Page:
Housing and health the most important issues, exit poll shows

Significant differences across the age groups evident on issues

Dubliners talk about the issues and parties that matter to them as voters prepare to go to the polls.

 

Voters rated housing and health as by far the most important issues in deciding how they voted in the election, according to the Ipsos MRBI exit poll.

For younger voters aged up to 35 housing was by far the most important issue, while for older voters it was health, the results of the poll for The Irish Times, RTÉ, TG4 and UCD show.

Among 18-24-year-olds housing was cited by 33 per cent as the most important issue, while that rose to 38 per cent among the 25-34-year-olds who are most affected by the housing shortage. By contrast 16 per cent of the over 65s thought it was the most important issue.

When it came to health, the trend was the exact opposite with 12 per cent of

18 -24-year-olds rating it as the top issue by comparison with 43 per cent of the over 65s.

This trend of significant differences across the age groups was evident on other issues as well.

While just 6 per cent of all voters said climate change was the most important issue, that figure jumped to 13 per cent among the 18- 24-year-olds, while just 3 per cent of the over 65s though it was most important.

There was a similar response on jobs with 14 per cent of the youngest age cohort citing it as most important, while it was an issue for just 2 per cent of the over 65s.

Pension age

The pension age did not rate as an issue at all for the youngest voters but it was the third most important issue for people aged over 50. At the other end of the scale, crime and Brexit only counted as important with 3 and 1 per cent of the electorate respectively and there were only marginal differences between the age groups.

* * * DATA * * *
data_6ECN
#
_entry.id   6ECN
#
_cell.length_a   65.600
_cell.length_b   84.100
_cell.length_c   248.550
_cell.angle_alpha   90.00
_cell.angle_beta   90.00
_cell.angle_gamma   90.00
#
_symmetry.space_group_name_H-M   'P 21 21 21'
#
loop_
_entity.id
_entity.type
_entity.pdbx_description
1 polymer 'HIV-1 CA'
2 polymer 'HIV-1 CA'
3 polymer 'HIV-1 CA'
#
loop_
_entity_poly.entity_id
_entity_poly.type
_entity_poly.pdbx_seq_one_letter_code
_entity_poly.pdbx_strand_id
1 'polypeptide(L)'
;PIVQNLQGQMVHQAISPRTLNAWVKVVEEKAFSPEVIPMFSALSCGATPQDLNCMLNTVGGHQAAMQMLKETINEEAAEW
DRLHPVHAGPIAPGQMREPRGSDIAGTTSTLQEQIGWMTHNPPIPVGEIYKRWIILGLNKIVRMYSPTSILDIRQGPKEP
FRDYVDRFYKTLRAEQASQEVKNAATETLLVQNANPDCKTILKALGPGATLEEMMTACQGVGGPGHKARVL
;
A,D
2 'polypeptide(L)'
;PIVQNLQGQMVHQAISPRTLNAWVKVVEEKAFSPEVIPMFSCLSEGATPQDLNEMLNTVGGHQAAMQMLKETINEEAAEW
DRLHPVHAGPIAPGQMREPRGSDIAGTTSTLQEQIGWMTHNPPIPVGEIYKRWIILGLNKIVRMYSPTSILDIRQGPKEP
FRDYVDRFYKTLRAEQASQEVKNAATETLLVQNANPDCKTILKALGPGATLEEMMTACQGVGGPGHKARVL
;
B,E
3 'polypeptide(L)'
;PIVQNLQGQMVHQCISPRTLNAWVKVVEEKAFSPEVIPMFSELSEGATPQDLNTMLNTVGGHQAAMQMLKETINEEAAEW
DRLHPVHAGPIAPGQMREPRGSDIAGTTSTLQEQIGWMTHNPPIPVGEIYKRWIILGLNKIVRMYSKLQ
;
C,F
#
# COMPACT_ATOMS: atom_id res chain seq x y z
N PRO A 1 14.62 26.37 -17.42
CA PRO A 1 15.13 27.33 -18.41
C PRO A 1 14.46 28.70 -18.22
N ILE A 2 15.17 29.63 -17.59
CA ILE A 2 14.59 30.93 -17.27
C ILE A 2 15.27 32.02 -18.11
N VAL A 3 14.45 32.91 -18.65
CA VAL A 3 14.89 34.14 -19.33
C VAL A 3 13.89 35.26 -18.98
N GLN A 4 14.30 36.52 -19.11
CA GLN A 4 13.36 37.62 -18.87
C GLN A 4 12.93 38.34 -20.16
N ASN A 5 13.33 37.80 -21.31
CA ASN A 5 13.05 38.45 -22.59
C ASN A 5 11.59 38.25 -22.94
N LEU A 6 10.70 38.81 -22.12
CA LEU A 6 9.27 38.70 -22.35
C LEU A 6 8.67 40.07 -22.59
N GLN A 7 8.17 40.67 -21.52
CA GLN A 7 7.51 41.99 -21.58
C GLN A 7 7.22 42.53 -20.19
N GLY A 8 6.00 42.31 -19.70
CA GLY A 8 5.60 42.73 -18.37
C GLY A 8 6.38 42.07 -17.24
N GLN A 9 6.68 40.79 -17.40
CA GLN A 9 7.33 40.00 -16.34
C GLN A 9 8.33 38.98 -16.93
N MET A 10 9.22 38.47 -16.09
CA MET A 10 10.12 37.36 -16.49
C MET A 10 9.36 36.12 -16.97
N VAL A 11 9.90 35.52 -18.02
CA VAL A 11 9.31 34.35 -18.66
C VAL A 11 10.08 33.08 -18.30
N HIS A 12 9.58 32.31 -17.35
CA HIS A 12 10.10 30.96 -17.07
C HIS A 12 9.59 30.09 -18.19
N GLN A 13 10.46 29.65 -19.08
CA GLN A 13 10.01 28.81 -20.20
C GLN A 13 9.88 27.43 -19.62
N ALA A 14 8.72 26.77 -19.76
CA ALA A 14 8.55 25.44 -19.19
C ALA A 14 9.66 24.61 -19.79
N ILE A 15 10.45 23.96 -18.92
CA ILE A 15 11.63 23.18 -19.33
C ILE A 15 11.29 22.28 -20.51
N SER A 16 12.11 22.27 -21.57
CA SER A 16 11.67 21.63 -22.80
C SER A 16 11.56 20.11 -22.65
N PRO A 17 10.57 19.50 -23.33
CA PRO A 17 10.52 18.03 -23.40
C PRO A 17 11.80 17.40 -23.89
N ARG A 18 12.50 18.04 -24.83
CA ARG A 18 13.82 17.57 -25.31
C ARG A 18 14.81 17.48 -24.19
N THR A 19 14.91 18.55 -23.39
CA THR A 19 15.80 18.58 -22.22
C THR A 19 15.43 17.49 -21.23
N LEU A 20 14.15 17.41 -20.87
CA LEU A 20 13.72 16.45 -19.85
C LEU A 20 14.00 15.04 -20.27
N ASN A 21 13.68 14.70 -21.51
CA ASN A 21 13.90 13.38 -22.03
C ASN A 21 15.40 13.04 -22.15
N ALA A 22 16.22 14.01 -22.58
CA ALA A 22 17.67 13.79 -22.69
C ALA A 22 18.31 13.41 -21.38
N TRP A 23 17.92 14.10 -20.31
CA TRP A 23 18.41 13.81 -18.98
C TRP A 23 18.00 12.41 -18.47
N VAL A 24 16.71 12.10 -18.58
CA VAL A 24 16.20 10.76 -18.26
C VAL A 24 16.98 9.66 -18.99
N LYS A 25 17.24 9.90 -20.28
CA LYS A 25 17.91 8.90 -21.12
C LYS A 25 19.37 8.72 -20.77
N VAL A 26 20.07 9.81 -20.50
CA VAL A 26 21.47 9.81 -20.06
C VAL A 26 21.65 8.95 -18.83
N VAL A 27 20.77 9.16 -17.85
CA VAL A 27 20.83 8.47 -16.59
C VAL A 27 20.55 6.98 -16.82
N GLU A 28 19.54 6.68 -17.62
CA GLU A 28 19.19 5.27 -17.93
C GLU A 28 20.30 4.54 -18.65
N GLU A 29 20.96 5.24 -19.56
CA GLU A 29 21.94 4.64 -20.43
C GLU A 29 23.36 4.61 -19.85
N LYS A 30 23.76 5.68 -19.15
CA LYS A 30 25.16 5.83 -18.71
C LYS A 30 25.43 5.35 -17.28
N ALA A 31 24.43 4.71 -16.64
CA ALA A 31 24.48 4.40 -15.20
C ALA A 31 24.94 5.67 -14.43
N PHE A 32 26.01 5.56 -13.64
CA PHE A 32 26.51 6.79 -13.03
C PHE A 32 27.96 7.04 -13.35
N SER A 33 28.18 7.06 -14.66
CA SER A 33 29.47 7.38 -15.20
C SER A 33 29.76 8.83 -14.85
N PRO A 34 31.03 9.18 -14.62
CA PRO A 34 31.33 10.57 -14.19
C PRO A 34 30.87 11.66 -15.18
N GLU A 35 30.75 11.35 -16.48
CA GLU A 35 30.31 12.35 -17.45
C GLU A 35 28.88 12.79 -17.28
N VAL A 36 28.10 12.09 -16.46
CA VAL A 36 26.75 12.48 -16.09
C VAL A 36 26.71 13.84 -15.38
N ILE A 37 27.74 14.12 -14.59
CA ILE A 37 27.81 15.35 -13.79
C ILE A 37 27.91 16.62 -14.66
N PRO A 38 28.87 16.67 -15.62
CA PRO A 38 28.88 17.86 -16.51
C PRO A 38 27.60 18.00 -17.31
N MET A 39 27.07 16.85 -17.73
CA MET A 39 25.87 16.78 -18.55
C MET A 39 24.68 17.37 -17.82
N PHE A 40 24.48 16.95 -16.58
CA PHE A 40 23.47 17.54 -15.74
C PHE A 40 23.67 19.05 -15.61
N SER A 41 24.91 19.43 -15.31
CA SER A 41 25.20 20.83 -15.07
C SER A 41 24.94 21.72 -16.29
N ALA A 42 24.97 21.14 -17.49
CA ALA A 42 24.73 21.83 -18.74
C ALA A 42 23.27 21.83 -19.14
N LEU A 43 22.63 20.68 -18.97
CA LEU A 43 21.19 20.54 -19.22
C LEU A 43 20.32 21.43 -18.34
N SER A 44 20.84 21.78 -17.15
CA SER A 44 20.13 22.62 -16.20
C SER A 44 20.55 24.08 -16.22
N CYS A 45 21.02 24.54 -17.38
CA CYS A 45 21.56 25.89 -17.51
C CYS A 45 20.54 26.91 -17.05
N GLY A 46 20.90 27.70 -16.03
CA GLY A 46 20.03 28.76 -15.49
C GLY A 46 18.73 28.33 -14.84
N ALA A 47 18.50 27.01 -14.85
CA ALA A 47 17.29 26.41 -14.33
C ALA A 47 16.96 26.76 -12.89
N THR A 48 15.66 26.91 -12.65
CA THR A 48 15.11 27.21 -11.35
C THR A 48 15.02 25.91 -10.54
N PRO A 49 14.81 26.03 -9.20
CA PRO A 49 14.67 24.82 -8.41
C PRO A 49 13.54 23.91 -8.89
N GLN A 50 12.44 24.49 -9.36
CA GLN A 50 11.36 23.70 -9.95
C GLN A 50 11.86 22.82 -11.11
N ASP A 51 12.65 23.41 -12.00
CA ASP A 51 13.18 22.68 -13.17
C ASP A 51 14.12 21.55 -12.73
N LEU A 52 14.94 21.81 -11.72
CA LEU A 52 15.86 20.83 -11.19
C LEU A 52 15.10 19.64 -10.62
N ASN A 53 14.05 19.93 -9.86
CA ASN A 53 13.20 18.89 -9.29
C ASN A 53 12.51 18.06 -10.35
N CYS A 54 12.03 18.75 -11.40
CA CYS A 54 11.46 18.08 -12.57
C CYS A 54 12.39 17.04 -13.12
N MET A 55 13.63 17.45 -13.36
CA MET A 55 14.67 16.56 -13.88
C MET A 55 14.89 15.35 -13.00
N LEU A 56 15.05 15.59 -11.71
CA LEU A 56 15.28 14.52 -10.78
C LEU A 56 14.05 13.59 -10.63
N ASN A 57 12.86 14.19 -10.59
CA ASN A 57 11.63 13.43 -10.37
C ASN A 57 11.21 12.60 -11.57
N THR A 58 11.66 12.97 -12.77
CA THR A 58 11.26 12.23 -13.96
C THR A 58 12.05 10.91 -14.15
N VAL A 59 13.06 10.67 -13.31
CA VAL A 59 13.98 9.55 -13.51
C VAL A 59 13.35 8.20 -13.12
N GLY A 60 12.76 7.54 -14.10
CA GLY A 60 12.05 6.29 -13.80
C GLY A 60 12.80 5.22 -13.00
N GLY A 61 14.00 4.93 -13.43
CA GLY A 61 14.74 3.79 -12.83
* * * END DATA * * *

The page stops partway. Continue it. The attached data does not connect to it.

Asked if they though Fine Gael and Fianna Fáil were right to wrong to rule out going into government with Sinn Féin, 51 per cent of voters said they were wrong, but a majority of people who voted for Fine Gael and Fianna Fáil believed their parties were right on the issue.

People were almost equally divided on whether candidate or party was more important in deciding how they voted. Fianna Fáil and Fine Gael voters said candidate was more important while Sinn Féin and Green Party voters said it was the party.

Voters were also divided views on whether they put local or national issues first in deciding how to cast their votes. 53 per cent said national issues were more important, while 47 per cent opted for local issues.

National issues

A majority of Fianna Fáil voters identified local issues as most important while Fine Gael and Sinn Féin voters were more inclined to say national issues. Green Party voters were by far the strongest in the view that national issues are more important.

Asked if they had personally benefited from the improvement in the economy in recent years, 63 per cent of people said they had not. Clear majorities across all parties, age groups and regions felt they had not benefited personally.

A majority of 65 per cent to 35 per cent felt that if the next government had extra resources, they should be devoted to improving public services rather than being used to reduce taxes.

Asked when they had made up their minds how to vote, 48 per cent said it was before the campaign even started. A further 28 per cent said they made up their minds during the campaign, 16 per cent in the last couple of days and 8 per cent on the day.